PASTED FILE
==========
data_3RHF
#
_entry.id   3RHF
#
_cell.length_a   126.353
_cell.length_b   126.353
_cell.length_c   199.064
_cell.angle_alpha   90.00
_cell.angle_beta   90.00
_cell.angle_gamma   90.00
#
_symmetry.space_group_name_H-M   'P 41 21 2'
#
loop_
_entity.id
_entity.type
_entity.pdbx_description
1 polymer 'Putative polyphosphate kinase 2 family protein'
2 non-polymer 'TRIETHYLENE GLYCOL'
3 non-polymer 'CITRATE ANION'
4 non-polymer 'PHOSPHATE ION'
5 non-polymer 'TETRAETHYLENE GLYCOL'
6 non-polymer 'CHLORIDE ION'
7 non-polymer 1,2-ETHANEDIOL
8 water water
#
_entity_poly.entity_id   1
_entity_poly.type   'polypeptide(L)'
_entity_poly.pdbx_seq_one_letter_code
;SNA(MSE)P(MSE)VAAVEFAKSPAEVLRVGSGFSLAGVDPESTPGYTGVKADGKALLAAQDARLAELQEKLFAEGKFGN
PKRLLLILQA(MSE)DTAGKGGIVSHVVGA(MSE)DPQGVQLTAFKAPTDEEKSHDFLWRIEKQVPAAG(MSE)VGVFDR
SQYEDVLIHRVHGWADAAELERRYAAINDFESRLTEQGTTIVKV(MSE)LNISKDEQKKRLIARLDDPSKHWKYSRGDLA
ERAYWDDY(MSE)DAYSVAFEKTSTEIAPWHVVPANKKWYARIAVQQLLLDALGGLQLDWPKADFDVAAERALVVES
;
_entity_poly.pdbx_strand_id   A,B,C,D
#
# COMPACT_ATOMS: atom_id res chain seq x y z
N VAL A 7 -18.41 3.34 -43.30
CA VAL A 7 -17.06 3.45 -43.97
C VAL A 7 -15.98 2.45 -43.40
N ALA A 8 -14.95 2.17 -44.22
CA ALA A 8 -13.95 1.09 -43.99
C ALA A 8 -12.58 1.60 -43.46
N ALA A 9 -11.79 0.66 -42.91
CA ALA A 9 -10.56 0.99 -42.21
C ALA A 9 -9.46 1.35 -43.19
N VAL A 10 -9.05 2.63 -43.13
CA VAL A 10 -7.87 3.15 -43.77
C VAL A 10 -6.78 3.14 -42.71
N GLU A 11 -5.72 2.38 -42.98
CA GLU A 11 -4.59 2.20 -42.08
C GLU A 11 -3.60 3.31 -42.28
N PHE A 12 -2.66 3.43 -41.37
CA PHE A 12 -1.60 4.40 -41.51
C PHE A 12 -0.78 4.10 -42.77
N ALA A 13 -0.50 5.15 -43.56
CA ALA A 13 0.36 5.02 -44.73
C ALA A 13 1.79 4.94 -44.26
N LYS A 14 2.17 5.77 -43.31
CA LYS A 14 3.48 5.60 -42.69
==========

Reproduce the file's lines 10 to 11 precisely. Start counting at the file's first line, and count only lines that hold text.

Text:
_cell.angle_gamma   90.00
#